Cecil’s will be first to get the Park Avenue wrecking ball | TahoeDailyTribune.com

Cecil’s will be first to get the Park Avenue wrecking ball

The oldest building in the Park Avenue Redevelopment Project area will be the first to be razed.

Cecil’s Market, the general store built by Cecil Caple in 1940, will be torn down as soon as today, but more likely it will be Tuesday or Wednesday.

After withstanding 60 years of Tahoe’s blustery winters and summertime sunshine, the store that acted as a landmark at the intersection on U.S. Highway 50 and Park Avenue will fall to the ground in less than three days.

Trucks will haul away the rubble, leaving only a pile of memories in its place.

“I can remember looking down the stairs,” Ken Caple, Cecil’s son, said Friday. “And right over there, in the middle of the (Crescent V Shopping Center) parking lot, was Van Sickle’s barn and we used to get pony rides from him.”

As an endless stream of cars whizzed by on the congested highway, he described a skimpy two-lane road that passed in front of the family store. The store, which also served as the family’s house, stood alone on the block that now hosts a clump of crowded, deteriorating motels, gift shops and restaurants.

An entrepreneurial dream encouraged Cecil, who died of leukemia in the 1980s, to open a store near the shores of Lake Tahoe.

Cecil shared that dream with Jean, a summer vacationer who would later become his wife, while working at Globins market in Bijou Shopping Center.

It was 1939.

“He decided that he wanted to be in the grocery business and he loved the beauty of Lake Tahoe, and that was fine by me,” Jean Caple said. “My husband and one other carpenter started to build in October 1940, in ’42 he was drafted into the Army and the market was closed for part of those four years.”

Jean, who is now 80 years old and living in a San Diego suburb, recalled Tahoe’s lazy days as a summer tourist destination a thing of the past.

“It was so quiet although the summer months were always busy, but compared to now, it wasn’t at all crowded,” she said. “In September the tourists took off and you could count the cars as they left, some you didn’t recognize but the majority you knew. It was a real country atmosphere.”

When winter blew in, business deflated.

“The market did great in the summer but next to nothing in the winter,” she said. “There were the caretakers of different homes and they would come and chew the fat around the oil-burner stove in the market, but they bought very little.”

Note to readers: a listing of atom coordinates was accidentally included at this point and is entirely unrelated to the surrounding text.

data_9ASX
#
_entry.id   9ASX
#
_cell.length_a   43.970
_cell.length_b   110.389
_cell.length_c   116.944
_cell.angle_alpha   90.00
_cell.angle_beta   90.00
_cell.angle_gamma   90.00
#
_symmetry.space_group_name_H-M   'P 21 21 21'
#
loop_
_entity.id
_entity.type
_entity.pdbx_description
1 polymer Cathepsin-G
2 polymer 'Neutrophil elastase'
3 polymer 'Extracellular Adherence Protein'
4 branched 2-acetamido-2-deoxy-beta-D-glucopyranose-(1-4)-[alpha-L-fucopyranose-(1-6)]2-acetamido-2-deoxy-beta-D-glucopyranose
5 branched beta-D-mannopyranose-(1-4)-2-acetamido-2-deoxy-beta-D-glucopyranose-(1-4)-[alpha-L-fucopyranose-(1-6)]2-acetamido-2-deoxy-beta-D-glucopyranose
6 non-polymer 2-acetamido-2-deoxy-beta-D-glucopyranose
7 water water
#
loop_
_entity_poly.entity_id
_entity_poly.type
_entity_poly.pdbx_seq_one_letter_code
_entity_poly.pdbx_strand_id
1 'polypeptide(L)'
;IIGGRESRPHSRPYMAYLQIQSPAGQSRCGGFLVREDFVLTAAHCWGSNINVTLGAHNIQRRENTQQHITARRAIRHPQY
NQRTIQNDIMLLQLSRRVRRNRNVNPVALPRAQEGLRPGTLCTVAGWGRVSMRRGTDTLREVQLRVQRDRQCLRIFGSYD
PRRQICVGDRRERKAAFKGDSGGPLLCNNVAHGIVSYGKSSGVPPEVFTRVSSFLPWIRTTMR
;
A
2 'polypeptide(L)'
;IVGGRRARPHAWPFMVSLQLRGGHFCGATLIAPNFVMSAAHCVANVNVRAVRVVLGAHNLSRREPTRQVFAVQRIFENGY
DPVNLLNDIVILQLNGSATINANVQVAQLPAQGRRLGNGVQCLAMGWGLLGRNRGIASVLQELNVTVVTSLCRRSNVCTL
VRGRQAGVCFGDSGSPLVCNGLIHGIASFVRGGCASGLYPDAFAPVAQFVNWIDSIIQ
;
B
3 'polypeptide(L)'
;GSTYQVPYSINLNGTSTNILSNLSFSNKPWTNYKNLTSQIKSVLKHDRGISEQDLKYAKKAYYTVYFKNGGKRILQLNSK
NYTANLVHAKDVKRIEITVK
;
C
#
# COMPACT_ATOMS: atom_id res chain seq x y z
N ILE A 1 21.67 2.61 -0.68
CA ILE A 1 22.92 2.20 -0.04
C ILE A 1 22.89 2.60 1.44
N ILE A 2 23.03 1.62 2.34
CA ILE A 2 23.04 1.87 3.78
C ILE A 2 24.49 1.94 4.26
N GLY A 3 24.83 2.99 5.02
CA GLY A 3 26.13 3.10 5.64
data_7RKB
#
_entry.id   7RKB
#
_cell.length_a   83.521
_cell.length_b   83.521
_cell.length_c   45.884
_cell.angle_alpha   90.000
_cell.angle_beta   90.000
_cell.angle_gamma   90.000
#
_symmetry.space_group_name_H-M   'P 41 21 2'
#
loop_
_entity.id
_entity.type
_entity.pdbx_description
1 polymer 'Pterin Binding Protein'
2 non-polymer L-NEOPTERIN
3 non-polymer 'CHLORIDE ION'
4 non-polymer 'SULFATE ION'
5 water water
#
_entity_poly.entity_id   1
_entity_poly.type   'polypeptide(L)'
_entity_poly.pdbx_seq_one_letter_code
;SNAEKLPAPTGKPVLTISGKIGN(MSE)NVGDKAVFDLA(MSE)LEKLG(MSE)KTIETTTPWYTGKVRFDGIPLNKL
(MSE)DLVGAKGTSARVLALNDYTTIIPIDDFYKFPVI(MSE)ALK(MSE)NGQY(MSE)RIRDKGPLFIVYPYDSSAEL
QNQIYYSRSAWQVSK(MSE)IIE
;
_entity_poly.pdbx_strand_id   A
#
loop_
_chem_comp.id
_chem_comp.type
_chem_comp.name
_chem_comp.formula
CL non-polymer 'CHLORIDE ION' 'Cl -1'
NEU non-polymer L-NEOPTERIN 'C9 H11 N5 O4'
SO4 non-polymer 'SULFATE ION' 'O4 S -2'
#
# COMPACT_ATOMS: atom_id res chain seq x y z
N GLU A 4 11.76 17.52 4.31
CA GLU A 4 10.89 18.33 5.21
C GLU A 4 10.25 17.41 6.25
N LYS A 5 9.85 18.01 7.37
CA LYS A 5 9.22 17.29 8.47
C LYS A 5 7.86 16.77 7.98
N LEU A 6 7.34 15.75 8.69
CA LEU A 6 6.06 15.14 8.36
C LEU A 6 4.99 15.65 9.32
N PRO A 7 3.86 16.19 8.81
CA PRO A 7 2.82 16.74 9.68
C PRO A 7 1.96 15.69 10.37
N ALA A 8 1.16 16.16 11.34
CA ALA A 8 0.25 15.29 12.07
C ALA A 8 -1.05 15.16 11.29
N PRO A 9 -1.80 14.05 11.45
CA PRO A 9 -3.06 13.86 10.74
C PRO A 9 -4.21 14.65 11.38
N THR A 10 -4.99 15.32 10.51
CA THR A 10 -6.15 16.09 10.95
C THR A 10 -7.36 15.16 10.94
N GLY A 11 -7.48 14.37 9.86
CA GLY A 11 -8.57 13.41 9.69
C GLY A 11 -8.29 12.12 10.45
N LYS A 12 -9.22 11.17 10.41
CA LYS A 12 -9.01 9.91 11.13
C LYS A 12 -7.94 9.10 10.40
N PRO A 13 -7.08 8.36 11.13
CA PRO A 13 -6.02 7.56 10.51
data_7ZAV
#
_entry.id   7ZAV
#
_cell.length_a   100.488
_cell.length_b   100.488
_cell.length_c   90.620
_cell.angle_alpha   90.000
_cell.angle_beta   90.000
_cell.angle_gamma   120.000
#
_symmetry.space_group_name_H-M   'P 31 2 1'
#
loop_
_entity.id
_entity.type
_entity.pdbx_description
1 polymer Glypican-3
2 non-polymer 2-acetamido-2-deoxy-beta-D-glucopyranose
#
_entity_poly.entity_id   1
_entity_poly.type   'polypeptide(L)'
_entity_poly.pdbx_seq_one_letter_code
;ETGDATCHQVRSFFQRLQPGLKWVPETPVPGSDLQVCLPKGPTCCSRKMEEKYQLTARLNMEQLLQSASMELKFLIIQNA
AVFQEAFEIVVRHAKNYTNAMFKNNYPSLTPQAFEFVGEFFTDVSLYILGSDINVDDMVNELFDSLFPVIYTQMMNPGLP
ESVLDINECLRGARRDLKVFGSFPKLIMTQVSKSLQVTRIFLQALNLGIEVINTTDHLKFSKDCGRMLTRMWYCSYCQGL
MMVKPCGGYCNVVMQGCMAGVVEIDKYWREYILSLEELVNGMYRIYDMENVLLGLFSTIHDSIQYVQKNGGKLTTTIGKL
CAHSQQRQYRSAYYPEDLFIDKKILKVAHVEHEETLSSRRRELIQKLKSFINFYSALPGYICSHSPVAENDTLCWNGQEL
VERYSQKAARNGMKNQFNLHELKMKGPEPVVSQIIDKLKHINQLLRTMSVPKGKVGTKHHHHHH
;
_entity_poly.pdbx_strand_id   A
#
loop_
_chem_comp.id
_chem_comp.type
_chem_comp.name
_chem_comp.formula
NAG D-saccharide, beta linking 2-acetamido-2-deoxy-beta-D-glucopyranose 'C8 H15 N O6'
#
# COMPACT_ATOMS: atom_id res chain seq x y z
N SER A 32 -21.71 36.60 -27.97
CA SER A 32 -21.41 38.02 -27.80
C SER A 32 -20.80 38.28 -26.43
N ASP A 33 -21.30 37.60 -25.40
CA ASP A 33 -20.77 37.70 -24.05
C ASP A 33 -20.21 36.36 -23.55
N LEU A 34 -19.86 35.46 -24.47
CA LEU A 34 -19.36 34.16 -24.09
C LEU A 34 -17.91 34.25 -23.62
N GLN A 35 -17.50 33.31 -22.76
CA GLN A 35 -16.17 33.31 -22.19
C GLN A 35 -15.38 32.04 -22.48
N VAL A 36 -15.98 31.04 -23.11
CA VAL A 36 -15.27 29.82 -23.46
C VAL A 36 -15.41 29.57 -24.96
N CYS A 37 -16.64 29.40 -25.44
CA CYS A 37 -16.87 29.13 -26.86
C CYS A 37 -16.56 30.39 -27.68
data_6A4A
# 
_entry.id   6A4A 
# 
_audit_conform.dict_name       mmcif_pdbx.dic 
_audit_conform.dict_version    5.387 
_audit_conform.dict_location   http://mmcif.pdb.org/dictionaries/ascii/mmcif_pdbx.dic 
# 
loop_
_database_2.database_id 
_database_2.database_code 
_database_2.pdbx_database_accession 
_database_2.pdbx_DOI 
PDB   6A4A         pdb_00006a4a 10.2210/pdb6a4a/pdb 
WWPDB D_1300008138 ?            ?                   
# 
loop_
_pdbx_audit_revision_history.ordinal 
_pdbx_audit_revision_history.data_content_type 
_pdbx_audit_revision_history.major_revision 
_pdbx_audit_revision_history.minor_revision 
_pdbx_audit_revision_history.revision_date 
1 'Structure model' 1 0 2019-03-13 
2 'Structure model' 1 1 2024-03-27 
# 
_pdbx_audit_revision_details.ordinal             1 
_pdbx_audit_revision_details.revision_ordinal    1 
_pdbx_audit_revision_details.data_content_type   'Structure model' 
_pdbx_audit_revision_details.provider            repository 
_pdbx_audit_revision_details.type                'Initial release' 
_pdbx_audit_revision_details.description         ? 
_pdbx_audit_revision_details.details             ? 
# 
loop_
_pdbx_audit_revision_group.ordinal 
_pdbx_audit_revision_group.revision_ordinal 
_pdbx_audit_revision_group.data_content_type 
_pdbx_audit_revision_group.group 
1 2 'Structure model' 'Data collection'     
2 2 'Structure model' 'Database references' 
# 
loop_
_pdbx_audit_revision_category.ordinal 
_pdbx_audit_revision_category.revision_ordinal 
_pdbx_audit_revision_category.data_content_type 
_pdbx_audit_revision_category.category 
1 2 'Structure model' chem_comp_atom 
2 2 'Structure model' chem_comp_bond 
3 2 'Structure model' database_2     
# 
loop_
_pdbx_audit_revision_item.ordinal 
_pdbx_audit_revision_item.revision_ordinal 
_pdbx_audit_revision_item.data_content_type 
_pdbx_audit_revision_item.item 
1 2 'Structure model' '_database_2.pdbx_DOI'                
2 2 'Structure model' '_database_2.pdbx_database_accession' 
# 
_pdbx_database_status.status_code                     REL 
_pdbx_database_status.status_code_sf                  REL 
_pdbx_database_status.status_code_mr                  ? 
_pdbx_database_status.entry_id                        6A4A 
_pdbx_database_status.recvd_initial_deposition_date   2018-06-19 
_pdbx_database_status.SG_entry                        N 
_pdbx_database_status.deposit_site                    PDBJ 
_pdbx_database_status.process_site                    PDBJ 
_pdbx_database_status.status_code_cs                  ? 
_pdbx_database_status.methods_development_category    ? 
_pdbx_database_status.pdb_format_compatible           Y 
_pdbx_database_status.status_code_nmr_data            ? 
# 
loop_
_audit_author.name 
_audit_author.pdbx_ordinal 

While living in an apartment above the store, the Caples weathered Tahoe’s testy seasons and had two sons: Ron in 1946 and Ken in 1949.

After a decade of service, Cecil Caple sold the business to the Wilson family in 1951.

“It was a tough business to be in, especially when it was such a summer-oriented town,” Ken Caple said. “It gave him ulcers.”

The store changed hands a few more times before John and Camilla Jovicich bought it in 1965. In that post-modern decade, a boon of building activity; roadway motels and gift shops closed in on the store’s space. They, too, await demolition this spring.

Outside of his empty market, John Jovicich said the fall of his building comes to his family with mixed emotions.

Like the Caples, they have invested their lives into the market. But moving out of the old building marks an end and a beginning.

“We’re just five months short of 35 years here,” Jovicich said. “Cecil’s market has been very good to a lot of families including mine but the building is old and tired and it’s time for a revitalization.”

As workers loaded Jovicich’s trailer full of items that were left from the store’s final sale, he told his take of the Park Avenue Project which will knock down buildings on 12 parcels near the store to make room for a new hotel, a gondola leading to Heavenly’s slopes and a new retail center with shops, restaurants and a cinema complex.

Jovicich owns about an acre plot at the corner and focal point of the project. He has arranged a land-swap agreement with the city that will allow him to move his store in the new development. The city will take his plot in exchange for the land where Paul Kennedy’s Steak House is located. He plans to lease to the restaurant until the building is demolished in two years for the second phase of the project, where he will rebuild his market.

“This has to be done,” he said. “We have a wonderful area but we don’t have the infrastructure to support the kinds of things that appeal to the younger generations.”

Jovicich’s new market will be slightly larger than the original and have an exterior motif that will match Park Avenue’s posh design. In all the changes, he said one thing will stay the same – the name.

“I think it will always be Cecil’s market,” he said. “It’s kind of a funky name but it’s catchy.”

And while they tear down the store that was built by and named after her husband, Jean Caple said she’ll be satisfied she’s not there to see it go.

“I’m glad I don’t have to be there – it’s sad,” she said. “I just feel that so many people are anxious to tear down the old things and up with the new, but then I’m old fashioned. I’m for progress but there are some things I think ought to stay.”

Ken Caple, who still lives in South Lake Tahoe, said he’ll watch the rickety building crumble this week.

“Maybe I’ll be able to grab an old 2-by-4 as a relic,” he said.

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